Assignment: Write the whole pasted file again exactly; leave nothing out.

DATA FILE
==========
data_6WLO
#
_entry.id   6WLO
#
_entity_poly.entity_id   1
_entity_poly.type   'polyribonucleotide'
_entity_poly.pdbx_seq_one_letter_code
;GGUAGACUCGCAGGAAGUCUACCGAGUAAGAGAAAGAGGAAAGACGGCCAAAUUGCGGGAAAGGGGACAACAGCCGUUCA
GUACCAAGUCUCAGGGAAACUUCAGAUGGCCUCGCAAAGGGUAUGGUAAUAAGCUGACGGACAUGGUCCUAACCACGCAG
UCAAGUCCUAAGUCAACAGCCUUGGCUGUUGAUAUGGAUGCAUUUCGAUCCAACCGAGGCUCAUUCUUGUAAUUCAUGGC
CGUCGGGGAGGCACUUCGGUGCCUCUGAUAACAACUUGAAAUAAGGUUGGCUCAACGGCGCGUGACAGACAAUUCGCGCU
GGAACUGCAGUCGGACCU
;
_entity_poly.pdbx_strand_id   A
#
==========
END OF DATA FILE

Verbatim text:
data_6WLO
#
_entry.id   6WLO
#
_entity_poly.entity_id   1
_entity_poly.type   'polyribonucleotide'
_entity_poly.pdbx_seq_one_letter_code
;GGUAGACUCGCAGGAAGUCUACCGAGUAAGAGAAAGAGGAAAGACGGCCAAAUUGCGGGAAAGGGGACAACAGCCGUUCA
GUACCAAGUCUCAGGGAAACUUCAGAUGGCCUCGCAAAGGGUAUGGUAAUAAGCUGACGGACAUGGUCCUAACCACGCAG
UCAAGUCCUAAGUCAACAGCCUUGGCUGUUGAUAUGGAUGCAUUUCGAUCCAACCGAGGCUCAUUCUUGUAAUUCAUGGC
CGUCGGGGAGGCACUUCGGUGCCUCUGAUAACAACUUGAAAUAAGGUUGGCUCAACGGCGCGUGACAGACAAUUCGCGCU
GGAACUGCAGUCGGACCU
;
_entity_poly.pdbx_strand_id   A
#